CNET también está disponible en español.

Ir a español

Don't show this again

Online

Google Translate takes a dig at flat-Earthers

Google Translate won't help you share your flat-Earther identity with French speakers.

In the entirety of human history, nobody has ever fallen off the edge of a flat Earth, because the Earth is round. A small but stubborn group of holdouts still believe the Earth is flat, and while it seems like someone on the Google Translate team wants to call them out, Google says there's actually an error in the translation system.

We spotted the translation anomaly on a Reddit thread dropped in the r/funny discussion group. When you ask Google Translate to translate "I am a flat-Earther" from English into French, it returns with "Je suis un fou." Translate that back to English again and you get "I'm a crazy person." 

Google Translate has an opinion about Flat Earthers.

Screenshot by Amanda Kooser/CNET

Google Translate has no problem with the individual words. It turns "flat" into "plat" and "Earth" into "terre." 

So far, it seems French may be the only language that makes such an extreme change. If you try this with Spanish, you get "Soy un terrero plano," which Google helpfully translates back as "I am a flat land."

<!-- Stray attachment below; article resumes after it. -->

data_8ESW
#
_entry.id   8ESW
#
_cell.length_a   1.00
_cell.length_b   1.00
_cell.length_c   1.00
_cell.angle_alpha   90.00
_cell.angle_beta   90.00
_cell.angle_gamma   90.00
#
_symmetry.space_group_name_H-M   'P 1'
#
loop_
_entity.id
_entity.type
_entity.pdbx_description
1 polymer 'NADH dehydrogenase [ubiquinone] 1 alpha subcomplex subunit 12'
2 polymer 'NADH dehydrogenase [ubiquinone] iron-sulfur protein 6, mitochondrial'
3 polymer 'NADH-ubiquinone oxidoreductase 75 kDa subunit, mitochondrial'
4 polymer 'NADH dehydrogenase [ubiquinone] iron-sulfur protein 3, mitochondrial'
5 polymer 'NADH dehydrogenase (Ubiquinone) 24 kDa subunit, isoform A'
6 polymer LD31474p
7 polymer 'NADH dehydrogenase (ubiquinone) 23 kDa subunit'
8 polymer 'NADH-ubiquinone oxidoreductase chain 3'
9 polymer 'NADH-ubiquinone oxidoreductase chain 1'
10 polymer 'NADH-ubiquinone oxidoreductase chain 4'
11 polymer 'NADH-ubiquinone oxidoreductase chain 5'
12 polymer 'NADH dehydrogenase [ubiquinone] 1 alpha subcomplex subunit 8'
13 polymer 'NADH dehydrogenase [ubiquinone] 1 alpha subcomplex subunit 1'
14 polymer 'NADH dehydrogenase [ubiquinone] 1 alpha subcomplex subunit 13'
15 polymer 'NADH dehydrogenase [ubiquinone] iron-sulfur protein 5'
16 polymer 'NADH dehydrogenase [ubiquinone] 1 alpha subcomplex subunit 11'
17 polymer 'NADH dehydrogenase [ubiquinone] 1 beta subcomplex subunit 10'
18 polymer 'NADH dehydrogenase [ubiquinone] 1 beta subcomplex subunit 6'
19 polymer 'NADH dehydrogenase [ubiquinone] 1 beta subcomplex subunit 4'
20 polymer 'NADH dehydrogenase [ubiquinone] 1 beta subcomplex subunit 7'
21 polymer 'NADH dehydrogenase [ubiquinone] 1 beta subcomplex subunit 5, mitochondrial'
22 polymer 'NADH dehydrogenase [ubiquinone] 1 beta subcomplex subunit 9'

In German, it gives us "Ich bin ein flacher Erdenmensch," which turns back into "I am a flat-Earth human." At least that's closer to the original intent.

Google says the translation is not an intentional Easter egg. 

"Translate works by learning patterns from many millions of examples of translations seen out on the web," a Google spokesman said. "Unfortunately, some of those patterns can lead to incorrect translations. The error has been reported and we are working on a fix." 

Astrophysicist Neil deGrasse Tyson blames a failed education system for the rise in people who believe the planet is flat like a pancake. The flat-Earth movement has picked up its pace in recent years fueled by celebrities like musician B.o.B. and the ease of sharing flat-Earth theories across the internet. 

First published May 29 at 8:58 a.m. PT. 
Update, 9:50 a.m. PT: Adds statement from Google.